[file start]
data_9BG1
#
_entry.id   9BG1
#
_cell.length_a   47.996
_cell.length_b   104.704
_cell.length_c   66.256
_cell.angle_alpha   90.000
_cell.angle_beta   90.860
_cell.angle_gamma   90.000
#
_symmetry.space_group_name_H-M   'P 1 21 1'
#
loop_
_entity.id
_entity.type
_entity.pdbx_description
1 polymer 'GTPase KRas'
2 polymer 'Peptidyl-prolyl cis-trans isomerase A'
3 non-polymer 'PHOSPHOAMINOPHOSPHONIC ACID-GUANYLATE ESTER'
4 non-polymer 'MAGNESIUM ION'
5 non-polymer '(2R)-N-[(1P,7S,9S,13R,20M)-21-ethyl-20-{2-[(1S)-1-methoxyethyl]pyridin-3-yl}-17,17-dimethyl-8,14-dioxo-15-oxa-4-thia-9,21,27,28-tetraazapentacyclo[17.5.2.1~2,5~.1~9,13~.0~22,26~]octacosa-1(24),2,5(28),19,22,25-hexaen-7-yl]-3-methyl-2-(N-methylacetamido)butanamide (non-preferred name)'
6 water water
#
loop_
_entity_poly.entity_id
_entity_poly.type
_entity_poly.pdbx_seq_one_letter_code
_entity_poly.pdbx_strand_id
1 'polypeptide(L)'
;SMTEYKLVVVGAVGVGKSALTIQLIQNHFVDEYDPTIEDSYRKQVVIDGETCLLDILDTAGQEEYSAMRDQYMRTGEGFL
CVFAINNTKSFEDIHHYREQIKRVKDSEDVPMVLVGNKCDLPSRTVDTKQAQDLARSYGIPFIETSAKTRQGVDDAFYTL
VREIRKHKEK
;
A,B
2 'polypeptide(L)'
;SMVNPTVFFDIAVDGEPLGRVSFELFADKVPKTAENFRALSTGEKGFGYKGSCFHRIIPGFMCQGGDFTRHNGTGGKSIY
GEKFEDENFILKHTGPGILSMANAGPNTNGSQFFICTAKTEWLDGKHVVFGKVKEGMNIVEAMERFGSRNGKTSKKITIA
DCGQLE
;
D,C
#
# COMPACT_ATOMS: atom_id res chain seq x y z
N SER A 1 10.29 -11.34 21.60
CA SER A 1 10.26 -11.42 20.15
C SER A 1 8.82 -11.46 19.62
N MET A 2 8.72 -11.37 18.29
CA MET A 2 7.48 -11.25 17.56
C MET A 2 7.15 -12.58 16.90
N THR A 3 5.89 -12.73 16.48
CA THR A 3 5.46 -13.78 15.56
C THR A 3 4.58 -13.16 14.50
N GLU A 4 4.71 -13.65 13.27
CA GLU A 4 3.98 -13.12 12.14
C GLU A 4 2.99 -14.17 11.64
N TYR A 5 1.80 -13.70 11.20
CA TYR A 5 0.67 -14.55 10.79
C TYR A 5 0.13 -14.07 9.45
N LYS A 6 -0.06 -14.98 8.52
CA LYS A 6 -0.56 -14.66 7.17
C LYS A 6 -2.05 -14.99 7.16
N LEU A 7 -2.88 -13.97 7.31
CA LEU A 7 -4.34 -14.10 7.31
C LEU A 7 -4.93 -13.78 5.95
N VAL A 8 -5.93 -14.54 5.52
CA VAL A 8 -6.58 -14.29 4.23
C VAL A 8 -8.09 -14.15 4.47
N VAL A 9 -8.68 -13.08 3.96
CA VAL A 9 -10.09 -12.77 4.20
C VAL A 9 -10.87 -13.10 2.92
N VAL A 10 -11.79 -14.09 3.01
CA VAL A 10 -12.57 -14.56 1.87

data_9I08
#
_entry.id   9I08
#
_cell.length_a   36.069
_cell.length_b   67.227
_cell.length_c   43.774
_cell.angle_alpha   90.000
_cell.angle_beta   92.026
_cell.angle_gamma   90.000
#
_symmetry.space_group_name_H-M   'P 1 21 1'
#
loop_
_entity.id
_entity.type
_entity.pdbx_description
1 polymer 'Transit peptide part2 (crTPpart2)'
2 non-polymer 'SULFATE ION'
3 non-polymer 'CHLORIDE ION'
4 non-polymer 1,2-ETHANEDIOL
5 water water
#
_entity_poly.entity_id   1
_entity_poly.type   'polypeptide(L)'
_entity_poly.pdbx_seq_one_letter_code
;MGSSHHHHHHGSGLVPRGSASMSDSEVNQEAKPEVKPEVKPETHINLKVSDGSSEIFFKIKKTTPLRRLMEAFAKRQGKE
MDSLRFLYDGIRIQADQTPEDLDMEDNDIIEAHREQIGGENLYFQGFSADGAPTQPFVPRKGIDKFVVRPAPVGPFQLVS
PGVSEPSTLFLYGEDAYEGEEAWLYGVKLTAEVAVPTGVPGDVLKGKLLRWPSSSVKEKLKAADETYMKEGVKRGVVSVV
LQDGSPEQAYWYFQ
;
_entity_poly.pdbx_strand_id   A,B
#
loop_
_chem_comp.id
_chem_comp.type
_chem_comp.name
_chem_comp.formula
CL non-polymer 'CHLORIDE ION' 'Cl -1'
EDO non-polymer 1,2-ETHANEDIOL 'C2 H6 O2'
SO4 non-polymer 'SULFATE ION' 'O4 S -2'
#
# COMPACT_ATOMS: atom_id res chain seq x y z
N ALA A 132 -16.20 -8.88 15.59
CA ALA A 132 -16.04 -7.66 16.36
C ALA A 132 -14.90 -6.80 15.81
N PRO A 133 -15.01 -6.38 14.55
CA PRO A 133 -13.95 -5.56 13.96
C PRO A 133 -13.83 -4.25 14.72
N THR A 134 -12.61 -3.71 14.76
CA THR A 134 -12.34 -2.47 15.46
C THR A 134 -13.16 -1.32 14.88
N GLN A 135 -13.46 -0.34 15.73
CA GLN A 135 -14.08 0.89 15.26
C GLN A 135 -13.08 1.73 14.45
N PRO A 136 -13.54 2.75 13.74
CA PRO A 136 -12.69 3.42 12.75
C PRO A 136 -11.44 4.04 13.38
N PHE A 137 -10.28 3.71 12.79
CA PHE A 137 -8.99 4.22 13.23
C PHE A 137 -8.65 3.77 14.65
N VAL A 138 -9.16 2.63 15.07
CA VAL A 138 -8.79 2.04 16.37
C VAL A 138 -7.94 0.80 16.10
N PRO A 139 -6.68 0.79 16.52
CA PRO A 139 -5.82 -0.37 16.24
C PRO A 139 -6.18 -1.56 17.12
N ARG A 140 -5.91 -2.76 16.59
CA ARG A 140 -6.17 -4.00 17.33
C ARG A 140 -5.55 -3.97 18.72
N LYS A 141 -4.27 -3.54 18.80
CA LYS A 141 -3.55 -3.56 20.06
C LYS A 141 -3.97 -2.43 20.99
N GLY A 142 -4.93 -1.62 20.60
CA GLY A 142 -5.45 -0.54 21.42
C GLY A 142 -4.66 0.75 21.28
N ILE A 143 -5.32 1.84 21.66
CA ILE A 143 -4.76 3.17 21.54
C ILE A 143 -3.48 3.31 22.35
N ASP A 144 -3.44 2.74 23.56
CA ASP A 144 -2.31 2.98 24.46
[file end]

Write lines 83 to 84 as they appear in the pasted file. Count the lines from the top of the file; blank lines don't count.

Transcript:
#
_symmetry.space_group_name_H-M   'P 1 21 1'